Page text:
Secretary of Housing and Urban Development Shaun Donovan this morning defended the Obama administration housing bailout announced last week in Phoenix, saying that controls were in place so that speculators and others won't be able to unfairly take advantage of the plan.
"We have designed this plan to make sure that the folks who did take advantage of people -- whether it was lenders or speculators or flippers -- that they're not eligible for this plan," Donovan told host Bob Schieffer on CBS News' Face The Nation. "We're going to have a very strict program to make sure that people who participate are what they say they are. We're not going to benefit those who took advantage before."
Donovan said the plan would benefit more than just those homeowners who have their mortgages readjusted. Specifically, he pointed to up to $200 billion that will be funneled to backstop Fannie Mae and Freddie Mac which he says will help keep overall mortgage rates low.
The secretary credited actions by the Obama administration that have made mortgage rates "as low as we've had in a generation."
"We have to keep those mortgage rates low because anybody who has got good credit, who wants to go out and buy a new home or refinance, they benefit by having those low mortgage rates," he said.
The second part of the plan, Donovan said, helps people refinance who are "playing by the rules" but are also slightly "underwater" on their mortgages (where they owe more than the house is currently worth). And the third part is $75 billion directed to help modify loans for those who are "struggling the most," he said.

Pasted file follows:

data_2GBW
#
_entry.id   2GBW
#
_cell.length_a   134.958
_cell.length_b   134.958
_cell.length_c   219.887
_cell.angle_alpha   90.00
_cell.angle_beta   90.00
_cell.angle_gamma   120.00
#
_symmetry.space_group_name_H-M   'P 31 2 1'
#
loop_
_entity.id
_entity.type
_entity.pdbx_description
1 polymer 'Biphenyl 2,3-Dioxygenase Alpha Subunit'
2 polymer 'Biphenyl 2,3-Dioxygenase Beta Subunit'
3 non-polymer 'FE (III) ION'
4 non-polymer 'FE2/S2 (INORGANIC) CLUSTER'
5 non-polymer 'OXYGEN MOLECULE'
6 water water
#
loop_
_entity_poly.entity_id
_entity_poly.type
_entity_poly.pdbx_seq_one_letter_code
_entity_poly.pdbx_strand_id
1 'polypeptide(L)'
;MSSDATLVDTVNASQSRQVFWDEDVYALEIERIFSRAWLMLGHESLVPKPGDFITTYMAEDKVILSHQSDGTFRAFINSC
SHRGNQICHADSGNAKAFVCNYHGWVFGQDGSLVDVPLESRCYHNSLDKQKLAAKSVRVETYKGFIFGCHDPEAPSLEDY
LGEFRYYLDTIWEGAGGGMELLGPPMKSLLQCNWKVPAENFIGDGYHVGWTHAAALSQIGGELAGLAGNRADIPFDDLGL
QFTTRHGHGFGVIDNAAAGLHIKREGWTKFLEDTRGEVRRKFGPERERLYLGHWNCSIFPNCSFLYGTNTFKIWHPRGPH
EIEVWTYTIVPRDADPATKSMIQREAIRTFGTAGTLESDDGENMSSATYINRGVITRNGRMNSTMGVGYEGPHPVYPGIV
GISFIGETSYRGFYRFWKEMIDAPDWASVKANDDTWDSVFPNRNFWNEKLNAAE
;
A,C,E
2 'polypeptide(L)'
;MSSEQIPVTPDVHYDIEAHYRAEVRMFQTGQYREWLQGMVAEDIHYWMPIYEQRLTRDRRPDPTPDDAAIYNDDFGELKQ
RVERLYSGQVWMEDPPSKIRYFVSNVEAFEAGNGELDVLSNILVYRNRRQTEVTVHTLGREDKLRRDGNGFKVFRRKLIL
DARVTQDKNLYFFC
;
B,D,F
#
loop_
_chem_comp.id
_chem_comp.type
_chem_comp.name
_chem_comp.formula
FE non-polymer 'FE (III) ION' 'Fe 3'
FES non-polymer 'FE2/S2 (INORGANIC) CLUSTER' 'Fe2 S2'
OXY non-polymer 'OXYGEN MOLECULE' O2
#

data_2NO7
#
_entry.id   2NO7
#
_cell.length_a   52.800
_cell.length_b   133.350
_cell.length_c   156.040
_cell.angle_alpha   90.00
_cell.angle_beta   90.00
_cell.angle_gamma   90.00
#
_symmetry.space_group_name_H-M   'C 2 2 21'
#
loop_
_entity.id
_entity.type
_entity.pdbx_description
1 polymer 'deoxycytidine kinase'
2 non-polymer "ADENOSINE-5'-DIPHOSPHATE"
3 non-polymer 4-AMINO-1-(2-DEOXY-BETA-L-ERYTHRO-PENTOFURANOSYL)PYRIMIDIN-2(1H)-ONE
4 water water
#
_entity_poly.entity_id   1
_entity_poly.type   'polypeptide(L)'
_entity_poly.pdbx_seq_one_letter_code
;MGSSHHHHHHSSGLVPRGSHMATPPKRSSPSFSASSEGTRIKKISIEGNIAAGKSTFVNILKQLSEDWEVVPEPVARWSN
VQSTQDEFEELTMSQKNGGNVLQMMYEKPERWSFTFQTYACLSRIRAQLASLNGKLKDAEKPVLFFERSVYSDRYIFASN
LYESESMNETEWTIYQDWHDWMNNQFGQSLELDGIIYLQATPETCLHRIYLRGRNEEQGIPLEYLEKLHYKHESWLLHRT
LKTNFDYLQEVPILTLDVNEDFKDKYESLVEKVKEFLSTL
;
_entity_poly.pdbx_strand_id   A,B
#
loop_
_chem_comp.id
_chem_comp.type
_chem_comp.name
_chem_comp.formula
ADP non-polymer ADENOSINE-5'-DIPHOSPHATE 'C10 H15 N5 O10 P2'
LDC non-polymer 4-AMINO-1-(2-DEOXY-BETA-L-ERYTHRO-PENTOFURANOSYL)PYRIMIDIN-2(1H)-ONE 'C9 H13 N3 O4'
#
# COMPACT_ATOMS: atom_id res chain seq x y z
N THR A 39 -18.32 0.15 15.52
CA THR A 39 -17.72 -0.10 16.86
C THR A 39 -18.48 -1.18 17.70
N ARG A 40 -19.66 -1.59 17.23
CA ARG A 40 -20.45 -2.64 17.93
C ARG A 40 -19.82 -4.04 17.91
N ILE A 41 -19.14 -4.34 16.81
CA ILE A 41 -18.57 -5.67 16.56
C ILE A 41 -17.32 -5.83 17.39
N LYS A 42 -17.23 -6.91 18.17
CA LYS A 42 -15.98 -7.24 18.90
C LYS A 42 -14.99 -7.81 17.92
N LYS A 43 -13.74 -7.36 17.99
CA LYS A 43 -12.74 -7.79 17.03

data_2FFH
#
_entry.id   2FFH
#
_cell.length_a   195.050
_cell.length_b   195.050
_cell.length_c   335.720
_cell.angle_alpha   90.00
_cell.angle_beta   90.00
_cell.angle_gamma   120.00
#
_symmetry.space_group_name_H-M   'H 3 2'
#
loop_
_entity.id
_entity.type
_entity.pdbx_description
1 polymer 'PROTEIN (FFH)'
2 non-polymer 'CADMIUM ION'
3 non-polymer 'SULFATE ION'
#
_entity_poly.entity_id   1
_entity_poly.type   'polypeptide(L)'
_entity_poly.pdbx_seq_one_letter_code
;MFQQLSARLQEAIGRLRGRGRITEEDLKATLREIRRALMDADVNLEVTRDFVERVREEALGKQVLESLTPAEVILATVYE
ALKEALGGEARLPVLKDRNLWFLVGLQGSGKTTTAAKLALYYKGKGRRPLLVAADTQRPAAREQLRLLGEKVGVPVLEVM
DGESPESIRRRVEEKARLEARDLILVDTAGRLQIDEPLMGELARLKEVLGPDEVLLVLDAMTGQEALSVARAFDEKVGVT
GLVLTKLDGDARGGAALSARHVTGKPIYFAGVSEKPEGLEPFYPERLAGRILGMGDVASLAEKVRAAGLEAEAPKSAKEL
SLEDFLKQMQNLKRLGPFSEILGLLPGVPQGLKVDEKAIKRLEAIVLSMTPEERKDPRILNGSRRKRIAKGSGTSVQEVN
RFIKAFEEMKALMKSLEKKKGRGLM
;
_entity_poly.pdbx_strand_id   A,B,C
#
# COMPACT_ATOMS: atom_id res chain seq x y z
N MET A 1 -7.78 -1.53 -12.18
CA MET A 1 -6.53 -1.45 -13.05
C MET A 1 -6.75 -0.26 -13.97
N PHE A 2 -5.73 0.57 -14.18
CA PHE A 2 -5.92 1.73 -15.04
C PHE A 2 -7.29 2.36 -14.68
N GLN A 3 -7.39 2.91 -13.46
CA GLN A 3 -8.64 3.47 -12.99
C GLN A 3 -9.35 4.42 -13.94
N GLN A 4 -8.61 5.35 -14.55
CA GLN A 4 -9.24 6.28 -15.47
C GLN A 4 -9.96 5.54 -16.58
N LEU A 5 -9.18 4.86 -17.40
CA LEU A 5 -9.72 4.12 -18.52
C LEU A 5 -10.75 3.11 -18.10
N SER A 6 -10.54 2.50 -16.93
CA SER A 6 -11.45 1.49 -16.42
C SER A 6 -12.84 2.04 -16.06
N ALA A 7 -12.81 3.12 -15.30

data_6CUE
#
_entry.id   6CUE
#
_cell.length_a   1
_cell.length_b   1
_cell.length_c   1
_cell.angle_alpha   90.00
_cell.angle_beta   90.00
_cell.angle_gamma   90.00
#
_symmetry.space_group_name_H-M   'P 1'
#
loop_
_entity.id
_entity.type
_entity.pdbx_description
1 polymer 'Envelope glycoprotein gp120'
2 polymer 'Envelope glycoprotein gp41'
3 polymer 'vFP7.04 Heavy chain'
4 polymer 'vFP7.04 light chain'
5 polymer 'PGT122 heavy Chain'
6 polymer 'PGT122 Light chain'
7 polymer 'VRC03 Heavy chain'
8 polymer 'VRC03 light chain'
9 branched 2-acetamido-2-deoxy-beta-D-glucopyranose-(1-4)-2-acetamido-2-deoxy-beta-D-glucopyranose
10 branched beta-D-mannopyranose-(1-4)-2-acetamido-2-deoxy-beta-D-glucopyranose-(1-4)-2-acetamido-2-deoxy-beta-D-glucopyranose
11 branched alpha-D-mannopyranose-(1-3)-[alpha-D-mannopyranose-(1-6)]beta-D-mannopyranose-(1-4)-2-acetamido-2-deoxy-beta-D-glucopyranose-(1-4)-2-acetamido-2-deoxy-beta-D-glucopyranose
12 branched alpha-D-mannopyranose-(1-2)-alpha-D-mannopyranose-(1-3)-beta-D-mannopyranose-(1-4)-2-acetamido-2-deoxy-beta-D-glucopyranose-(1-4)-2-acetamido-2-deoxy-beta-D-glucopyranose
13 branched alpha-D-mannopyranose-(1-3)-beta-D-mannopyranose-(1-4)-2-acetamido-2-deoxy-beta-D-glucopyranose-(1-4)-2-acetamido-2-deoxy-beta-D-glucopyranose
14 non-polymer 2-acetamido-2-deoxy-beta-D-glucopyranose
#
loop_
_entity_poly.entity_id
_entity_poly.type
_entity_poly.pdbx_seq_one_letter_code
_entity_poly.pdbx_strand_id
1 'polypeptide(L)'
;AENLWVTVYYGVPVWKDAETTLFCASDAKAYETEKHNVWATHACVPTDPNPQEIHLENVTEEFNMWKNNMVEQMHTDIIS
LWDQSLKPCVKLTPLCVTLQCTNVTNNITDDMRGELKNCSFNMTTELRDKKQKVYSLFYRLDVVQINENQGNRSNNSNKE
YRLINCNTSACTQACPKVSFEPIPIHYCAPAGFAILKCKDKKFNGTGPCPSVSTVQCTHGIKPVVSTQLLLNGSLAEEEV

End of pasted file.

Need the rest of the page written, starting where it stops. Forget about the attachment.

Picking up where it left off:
"We have millions of families across this country through no fault of their own that are in trouble on their mortgages," he said. "Let's remember that every time there's a foreclosure, a next-door neighbor loses value in their house too… by stopping foreclosures, this benefits everyone."
As for how many foreclosures may be forestalled by this plan, Donovan said the administration thinks the modification part would stop three to four million foreclosures and that four to five million could be helped by the changed refinancing rules.
Donovan also addressed the administration's push to Congress to allow bankruptcy judges to modify mortgages. He said that the administration is only pushing for that authority on existing mortgages so that it doesn't hurt the mortgage market even more.
"What we've proposed, and we're working with Congress on, is a modification for loans had that are in existence now -- the ones that have caused all the trouble," Donovan said. "We're not talking about applying this to loans going forward. And we think doing that means that it's not going to affect in any significant way mortgages in the future."
The secretary also stated that the administration sees bankruptcy as a "last resort."
"We don't think that bankruptcy court is the answer to the problem," he told Schieffer.
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